Program Schedule

Building Bridges: Improving Antibiotic Prescribing in the Emergency Department

Session: Poster Abstract Session: Antibiotic Stewardship
Thursday, October 9, 2014
Room: The Pennsylvania Convention Center: IDExpo Hall BC
  • IDWeek 2014 ED-ID Poster Final.pdf (289.3 kB)
  • Background: Emergency room utilization in the US has increased over the last decade. Little is known about antibiotic utilization and its appropriateness in the Emergency Department (ED). Published data indicate that over 50% of patients presenting with viral upper respiratory tract infections receive inappropriate antibiotics during an ED visit. Thus, opportunities exist to improve prescribing.

    Methods: We implemented an antibiotic stewardship (ASP) and infectious diseases (ID) management pilot program, designed in collaboration with the ED at the Einstein Campus of Montefiore Medical Center (a 424 bed non-profit teaching facility with over 72,000 ED visits a year and 16,000 admissions), the University Hospital of Albert Einstein College of Medicine in Bronx, NY. For 17 consecutive weeks an ID physician was notified about patients presenting with infectious conditions by ED providers or ASP staff (during antibiotic auditing and approval calls). An ID physician formally evaluated the patient and offered recommendations for antibiotic selection, dosing, duration, additional testing, and when appropriate, outpatient management. Patients who were hospitalized were offered follow up with an ID specialist.

    Results: During the intervention period, 230 patients were evaluated. Of those patients, 138 (60%) were initially prescribed ‘inappropriate’ antimicrobial regimens. Outpatient management with discharge from the ED was recommended in 28 (12%) patients, and 28 (12%) were recommended to stop antimicrobial therapy completely. Acceptability of ASP/ID consultation was high, with 92% of ED physicians prescribing the recommended antibiotic regimen.

    TABLE 1

    N (%)

    Prescribing details

    Number of Consults



    Antibiotics prescribing inappropriate

    138 (60)

    Reasons, N (%):

    No antibiotics needed: 28 (12)

    Coverage too broad: 37 (16)

    Coverage too narrow: 27 (12)

    Able to switch to oral: 17 (7)

    Other (e.g., incorrect drug due to allergy or prior cultures, incorrect dosing) 29 (13)

    Conclusion: Our pilot data suggests that a collaborative approach with early ASP and ID consultation in the ED is a feasible and acceptable model that can improve initial antibiotic prescribing, reduce unnecessary antibiotic use, improve patient safety, avert unnecessary hospital admissions and build relationships with ED staff.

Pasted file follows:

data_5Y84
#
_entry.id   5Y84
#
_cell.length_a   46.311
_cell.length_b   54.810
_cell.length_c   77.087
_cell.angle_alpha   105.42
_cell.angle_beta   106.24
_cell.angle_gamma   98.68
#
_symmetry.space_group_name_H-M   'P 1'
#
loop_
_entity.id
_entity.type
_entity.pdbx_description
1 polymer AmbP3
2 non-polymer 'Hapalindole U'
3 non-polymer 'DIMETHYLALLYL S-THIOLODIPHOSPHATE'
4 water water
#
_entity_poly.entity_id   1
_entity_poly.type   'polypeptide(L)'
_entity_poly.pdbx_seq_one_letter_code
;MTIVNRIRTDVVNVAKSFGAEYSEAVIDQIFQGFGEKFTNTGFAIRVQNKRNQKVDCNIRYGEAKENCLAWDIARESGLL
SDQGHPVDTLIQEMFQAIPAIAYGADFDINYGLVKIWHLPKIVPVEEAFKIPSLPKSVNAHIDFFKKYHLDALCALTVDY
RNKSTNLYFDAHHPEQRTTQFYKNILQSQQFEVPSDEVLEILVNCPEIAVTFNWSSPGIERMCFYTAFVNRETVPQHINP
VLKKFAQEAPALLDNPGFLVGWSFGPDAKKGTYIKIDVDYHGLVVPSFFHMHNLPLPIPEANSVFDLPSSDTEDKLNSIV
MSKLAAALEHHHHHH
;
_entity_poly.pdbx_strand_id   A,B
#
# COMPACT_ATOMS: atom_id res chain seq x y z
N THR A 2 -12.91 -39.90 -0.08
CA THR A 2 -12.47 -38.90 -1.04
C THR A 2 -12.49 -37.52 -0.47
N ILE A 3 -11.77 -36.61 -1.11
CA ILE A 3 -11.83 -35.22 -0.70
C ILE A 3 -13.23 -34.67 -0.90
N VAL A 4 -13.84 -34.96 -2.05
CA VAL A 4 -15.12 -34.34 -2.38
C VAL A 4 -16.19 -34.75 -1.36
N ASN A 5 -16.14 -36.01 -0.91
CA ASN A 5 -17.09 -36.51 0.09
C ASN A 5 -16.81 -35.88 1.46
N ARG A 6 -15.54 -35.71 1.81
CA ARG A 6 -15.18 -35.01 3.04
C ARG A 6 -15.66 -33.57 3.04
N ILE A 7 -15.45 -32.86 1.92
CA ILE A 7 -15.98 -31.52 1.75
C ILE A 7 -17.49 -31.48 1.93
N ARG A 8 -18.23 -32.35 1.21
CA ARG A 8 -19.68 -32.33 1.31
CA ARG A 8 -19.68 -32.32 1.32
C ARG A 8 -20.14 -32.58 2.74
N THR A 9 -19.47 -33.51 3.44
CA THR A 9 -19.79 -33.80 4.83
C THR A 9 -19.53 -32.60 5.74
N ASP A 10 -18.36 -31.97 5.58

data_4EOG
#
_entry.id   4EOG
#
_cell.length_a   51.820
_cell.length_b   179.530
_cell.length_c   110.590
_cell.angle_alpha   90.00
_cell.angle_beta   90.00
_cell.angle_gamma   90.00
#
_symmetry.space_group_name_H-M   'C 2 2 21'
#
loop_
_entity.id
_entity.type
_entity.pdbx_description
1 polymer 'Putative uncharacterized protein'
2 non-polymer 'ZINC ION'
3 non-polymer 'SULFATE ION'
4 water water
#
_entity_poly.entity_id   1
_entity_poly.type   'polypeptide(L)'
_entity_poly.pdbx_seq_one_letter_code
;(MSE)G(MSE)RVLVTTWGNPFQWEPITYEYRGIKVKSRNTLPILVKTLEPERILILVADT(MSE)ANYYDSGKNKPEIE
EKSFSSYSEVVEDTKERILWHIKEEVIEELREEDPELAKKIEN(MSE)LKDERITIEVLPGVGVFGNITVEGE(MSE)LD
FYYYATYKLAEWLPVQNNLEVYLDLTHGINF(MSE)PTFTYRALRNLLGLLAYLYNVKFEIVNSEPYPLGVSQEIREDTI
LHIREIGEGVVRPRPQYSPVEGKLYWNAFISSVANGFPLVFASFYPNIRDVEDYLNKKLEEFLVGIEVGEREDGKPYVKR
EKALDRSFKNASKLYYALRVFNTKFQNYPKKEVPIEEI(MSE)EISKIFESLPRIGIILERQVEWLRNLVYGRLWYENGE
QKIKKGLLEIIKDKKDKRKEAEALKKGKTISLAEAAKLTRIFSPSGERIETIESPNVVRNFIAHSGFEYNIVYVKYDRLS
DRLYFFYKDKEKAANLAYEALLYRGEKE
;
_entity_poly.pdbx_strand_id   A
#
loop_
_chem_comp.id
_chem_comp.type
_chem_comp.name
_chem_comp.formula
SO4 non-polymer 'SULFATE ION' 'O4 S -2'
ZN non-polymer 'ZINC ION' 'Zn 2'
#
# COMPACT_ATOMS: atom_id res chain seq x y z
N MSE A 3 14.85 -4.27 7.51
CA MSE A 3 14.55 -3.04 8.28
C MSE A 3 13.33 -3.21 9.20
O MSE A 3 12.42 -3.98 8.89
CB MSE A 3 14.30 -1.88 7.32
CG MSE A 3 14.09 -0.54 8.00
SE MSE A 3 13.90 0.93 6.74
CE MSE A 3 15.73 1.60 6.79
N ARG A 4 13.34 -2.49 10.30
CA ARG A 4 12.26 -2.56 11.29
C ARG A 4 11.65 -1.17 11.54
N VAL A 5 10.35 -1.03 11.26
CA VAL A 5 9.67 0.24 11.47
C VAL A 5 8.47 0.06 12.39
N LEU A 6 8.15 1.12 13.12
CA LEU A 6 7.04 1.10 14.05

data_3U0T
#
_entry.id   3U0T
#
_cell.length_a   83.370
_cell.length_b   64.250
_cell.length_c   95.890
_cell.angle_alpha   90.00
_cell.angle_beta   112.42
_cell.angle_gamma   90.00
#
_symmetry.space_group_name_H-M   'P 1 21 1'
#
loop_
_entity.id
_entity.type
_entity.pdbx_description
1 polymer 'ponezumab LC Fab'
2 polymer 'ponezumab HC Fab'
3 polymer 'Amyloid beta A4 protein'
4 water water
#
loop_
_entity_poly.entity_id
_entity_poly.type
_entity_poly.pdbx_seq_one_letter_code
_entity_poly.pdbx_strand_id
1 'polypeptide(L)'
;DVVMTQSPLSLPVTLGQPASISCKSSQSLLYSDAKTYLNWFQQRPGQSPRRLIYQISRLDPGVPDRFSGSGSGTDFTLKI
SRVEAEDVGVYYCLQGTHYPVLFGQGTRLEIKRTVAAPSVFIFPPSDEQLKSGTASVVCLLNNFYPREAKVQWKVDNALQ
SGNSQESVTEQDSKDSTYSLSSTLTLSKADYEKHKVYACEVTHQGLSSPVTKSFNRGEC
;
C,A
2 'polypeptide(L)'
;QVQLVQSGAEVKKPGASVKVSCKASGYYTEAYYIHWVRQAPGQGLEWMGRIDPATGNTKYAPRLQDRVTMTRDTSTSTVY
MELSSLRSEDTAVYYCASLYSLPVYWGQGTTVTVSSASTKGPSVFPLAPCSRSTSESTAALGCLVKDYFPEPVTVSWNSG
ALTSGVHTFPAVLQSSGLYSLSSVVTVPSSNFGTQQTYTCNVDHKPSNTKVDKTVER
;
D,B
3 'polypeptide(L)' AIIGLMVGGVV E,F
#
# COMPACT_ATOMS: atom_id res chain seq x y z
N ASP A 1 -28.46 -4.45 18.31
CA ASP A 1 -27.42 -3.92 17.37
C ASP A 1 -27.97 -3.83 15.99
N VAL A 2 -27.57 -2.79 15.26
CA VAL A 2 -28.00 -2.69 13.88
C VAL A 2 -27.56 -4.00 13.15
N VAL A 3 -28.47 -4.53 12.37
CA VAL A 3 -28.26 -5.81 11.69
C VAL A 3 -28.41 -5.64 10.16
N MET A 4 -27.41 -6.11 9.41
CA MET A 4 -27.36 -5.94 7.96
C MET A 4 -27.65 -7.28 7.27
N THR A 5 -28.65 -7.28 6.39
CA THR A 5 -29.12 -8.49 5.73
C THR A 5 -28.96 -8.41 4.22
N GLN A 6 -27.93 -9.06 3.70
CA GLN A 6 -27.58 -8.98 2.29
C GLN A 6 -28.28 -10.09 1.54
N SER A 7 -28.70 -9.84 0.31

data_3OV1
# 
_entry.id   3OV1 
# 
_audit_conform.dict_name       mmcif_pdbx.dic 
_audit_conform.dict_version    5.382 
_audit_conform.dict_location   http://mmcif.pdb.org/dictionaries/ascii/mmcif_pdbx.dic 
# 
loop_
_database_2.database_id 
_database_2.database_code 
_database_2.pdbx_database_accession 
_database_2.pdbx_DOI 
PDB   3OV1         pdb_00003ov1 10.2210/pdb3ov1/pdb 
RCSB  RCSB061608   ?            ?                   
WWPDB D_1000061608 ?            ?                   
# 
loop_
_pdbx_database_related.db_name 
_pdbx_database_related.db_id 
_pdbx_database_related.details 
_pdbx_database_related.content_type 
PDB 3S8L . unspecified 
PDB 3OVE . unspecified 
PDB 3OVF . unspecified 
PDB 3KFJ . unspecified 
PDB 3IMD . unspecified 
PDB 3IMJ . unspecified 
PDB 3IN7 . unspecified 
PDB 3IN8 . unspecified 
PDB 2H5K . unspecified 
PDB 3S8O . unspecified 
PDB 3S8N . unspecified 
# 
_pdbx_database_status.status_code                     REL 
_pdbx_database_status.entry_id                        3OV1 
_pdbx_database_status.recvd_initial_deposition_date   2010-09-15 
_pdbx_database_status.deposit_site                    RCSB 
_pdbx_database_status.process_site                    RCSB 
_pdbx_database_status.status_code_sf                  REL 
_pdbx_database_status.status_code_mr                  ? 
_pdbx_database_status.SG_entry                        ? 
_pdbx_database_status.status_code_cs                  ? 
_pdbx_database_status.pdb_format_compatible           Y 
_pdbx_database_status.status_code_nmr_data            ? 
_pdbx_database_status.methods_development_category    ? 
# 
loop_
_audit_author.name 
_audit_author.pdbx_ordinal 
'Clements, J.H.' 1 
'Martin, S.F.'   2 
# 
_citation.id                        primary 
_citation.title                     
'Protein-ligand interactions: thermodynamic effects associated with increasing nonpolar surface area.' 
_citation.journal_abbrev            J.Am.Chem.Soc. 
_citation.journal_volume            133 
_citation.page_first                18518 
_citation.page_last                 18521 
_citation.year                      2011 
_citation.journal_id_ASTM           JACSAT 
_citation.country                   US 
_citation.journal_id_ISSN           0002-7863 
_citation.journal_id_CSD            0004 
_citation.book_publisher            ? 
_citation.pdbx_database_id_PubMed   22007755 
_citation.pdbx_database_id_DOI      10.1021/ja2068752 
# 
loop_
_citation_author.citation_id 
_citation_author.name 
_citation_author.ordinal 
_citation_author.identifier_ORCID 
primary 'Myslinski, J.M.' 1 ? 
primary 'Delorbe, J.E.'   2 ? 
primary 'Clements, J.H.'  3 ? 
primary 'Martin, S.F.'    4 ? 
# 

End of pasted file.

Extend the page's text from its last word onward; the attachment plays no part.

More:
Theresa Madaline, MD1, Marta Feldmesser, MD, FIDSA1, Philip Chung, PharmD, MS2, Johanna Daily, MD, MS1, Mahalia Desruisseaux, MD1, Sarah Hochman, MD1, Marla Keller, MD1, Ira Leviton, MD1, Kerry Murphy, MD3, Anjali Sharma, MD3, Scott Pearlman, MD4, Nadine Katz, MD5, Deborah White, MD4, Liise-Anne Pirofski, MD, FIDSA1 and Belinda Ostrowsky, MD, MPH1, (1)Department of Medicine, Division of Infectious Diseases, Albert Einstein College of Medicine and Montefiore Medical Center, Bronx, NY, (2)Pharmacy, Montefiore Medical Center, Bronx, NY, (3)Department of Medicine, Albert Einstein College of Medicine and Montefiore Medical Center, Bronx, NY, (4)Department of Emergency Medicine, Albert Einstein College of Medicine and Montefiore Medical Center, Bronx, NY, (5)Department of Clinical Ob-Gyn and Women's Health, Albert Einstein College of Medicine and Montefiore Medical Center, Bronx, NY


    T. Madaline, None

    M. Feldmesser, None

    P. Chung, None

    J. Daily, None

    M. Desruisseaux, None

    S. Hochman, None

    M. Keller, None

    I. Leviton, None

    K. Murphy, None

    A. Sharma, None

    S. Pearlman, None

    N. Katz, None

    D. White, None

    L. A. Pirofski, None

    B. Ostrowsky, None

    Findings in the abstracts are embargoed until 12:01 a.m. EDT, Oct. 8th with the exception of research findings presented at the IDWeek press conferences.

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